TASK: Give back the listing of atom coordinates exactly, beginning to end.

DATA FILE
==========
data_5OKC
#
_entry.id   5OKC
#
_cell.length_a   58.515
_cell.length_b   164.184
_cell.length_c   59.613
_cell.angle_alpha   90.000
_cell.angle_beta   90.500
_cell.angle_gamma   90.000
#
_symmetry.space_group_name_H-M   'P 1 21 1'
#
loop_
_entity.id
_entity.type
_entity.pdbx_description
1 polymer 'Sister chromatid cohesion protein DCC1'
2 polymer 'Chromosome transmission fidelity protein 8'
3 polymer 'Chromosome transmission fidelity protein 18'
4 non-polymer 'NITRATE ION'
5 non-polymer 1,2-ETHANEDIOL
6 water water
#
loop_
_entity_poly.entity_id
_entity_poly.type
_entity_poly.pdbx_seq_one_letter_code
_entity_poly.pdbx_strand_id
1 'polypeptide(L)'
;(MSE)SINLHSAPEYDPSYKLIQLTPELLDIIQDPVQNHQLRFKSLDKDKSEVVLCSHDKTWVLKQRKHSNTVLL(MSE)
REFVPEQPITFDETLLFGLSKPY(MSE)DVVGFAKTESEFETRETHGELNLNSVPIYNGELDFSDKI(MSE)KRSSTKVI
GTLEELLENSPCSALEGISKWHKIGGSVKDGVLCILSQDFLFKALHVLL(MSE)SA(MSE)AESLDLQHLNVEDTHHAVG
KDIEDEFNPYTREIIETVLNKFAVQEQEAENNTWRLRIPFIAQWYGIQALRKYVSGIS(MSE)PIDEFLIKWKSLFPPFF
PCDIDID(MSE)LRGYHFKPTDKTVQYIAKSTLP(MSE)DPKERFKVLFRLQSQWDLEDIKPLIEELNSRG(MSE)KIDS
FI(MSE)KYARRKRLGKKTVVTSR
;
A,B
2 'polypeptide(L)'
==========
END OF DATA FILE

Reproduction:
data_5OKC
#
_entry.id   5OKC
#
_cell.length_a   58.515
_cell.length_b   164.184
_cell.length_c   59.613
_cell.angle_alpha   90.000
_cell.angle_beta   90.500
_cell.angle_gamma   90.000
#
_symmetry.space_group_name_H-M   'P 1 21 1'
#
loop_
_entity.id
_entity.type
_entity.pdbx_description
1 polymer 'Sister chromatid cohesion protein DCC1'
2 polymer 'Chromosome transmission fidelity protein 8'
3 polymer 'Chromosome transmission fidelity protein 18'
4 non-polymer 'NITRATE ION'
5 non-polymer 1,2-ETHANEDIOL
6 water water
#
loop_
_entity_poly.entity_id
_entity_poly.type
_entity_poly.pdbx_seq_one_letter_code
_entity_poly.pdbx_strand_id
1 'polypeptide(L)'
;(MSE)SINLHSAPEYDPSYKLIQLTPELLDIIQDPVQNHQLRFKSLDKDKSEVVLCSHDKTWVLKQRKHSNTVLL(MSE)
REFVPEQPITFDETLLFGLSKPY(MSE)DVVGFAKTESEFETRETHGELNLNSVPIYNGELDFSDKI(MSE)KRSSTKVI
GTLEELLENSPCSALEGISKWHKIGGSVKDGVLCILSQDFLFKALHVLL(MSE)SA(MSE)AESLDLQHLNVEDTHHAVG
KDIEDEFNPYTREIIETVLNKFAVQEQEAENNTWRLRIPFIAQWYGIQALRKYVSGIS(MSE)PIDEFLIKWKSLFPPFF
PCDIDID(MSE)LRGYHFKPTDKTVQYIAKSTLP(MSE)DPKERFKVLFRLQSQWDLEDIKPLIEELNSRG(MSE)KIDS
FI(MSE)KYARRKRLGKKTVVTSR
;
A,B
2 'polypeptide(L)'